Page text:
# The Gödel Hierarchy and Reverse Mathematics

Stephen G. Simpson1

Department of Mathematics

First draft: March 21, 2008
This draft: November 24, 2009

Pennsylvania State University

# The Hilbert problems and Hilbert's Program

In 1900 the great mathematician David Hilbert laid down a list of 23 mathematical problems [32] which exercised a great influence on subsequent mathematical research. From the perspective of foundational studies, it is noteworthy that Hilbert's Problems 1 and 2 are squarely in the area of foundations of mathematics, while Problems 10 and 17 turned out to be closely related to mathematical logic.2

1.
Cantor's Problem of the Cardinal Number of the Continuum.
2.
Compatibility of the Arithmetical Axioms.

...

10.
Determination of the Solvability of a Diophantine Equation.

...

17.
Expression of Definite Forms by Squares.

...

Our starting point here is Problem 2, the consistency (= compatibility'') of the arithmetical axioms. In a later paper [33] published in 1926, Hilbert further elaborated his ideas on the importance of consistency proofs. Hilbert's Program [33] asks for a finitistic consistency proof for all of mathematics. Although we are not concerned with consistency proofs in Hilbert's sense, we are interested in certain logical structures which grew out of Hilbert's original concerns.

In answer to Hilbert's Problem 2 [32] and Hilbert's Program [33], Gödel [30] proved the famous Incompleteness Theorems. Let be any theory in the predicate calculus satisfying certain well-known mild conditions. Then we have the following results:

• is incomplete (First Incompleteness Theorem, Gödel 1931).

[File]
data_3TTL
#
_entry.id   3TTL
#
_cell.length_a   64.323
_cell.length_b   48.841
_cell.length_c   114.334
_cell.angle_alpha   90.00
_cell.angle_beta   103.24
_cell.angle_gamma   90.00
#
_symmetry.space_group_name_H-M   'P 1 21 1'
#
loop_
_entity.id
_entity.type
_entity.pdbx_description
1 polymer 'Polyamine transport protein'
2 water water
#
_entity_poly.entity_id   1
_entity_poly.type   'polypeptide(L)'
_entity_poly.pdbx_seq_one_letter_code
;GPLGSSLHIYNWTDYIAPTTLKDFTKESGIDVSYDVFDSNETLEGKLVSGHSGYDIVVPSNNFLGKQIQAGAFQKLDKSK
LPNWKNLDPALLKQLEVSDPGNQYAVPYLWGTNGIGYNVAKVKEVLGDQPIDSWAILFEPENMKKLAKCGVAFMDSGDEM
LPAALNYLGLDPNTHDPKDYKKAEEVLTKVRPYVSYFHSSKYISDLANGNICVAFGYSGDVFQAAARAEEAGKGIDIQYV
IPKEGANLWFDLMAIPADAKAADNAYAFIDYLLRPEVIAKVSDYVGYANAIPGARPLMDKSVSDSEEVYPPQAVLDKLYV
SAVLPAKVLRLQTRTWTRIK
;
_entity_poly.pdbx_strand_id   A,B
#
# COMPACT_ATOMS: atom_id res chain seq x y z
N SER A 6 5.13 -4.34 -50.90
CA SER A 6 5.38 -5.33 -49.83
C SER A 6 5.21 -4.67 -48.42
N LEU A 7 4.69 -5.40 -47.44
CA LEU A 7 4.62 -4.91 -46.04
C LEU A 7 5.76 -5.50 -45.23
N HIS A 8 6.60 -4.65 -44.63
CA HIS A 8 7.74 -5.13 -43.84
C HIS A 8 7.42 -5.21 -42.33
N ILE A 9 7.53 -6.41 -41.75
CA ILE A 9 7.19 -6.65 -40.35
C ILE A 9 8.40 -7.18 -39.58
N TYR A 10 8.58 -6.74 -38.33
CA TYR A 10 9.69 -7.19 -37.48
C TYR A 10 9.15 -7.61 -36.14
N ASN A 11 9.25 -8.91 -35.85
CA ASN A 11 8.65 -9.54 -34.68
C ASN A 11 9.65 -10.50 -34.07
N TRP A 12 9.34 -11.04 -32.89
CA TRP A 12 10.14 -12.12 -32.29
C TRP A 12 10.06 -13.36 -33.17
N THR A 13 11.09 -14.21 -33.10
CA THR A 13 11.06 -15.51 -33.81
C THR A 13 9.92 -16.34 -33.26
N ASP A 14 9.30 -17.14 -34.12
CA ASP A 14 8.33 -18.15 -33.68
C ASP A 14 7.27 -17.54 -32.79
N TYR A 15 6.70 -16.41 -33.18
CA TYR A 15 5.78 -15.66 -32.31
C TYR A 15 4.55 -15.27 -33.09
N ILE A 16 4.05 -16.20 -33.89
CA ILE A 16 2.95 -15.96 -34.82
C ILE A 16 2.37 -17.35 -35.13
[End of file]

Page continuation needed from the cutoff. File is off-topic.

• The statement  is consistent'' is not a theorem of
(Second Incompleteness Theorem, Gödel 1931).
• The problem of deciding whether a given formula is a theorem of is algorithmically unsolvable (Gödel, Turing, Rosser, Church, Tarski, ...).

Some commentators have asserted that the Incompleteness Theorems mark the end of the axiomatic method. However, I would argue that this view fails to take account of developments in the foundations of mathematics subsequent to 1931. The purpose of this paper is to call attention to some relatively recent research which reveals a large amount of logical regularity and structure arising from the Incompleteness Theorems and from the axiomatic approach to foundations of mathematics.3 We shall comment on the following topics:

• The Gödel Hierarchy.
• Reverse Mathematics.
• Foundational consequences of Reverse Mathematics.
• A partial realization of Hilbert's Program.

# The Gödel Hierarchy

Using the Second Incompleteness Theorem as our jumping-off point, we define an ordering of theories as follows. Let and be two theories as above. We write

to mean that the statement  is consistent'' is a theorem of . One sometimes says that the consistency strength of is less than that of . Often this goes hand-in-hand with saying that is interpretable in and not vice versa. We may think of as meaning that is more abstract'' or harder to interpret'' or less concrete'' or less meaningful'' or less surely consistent'' than .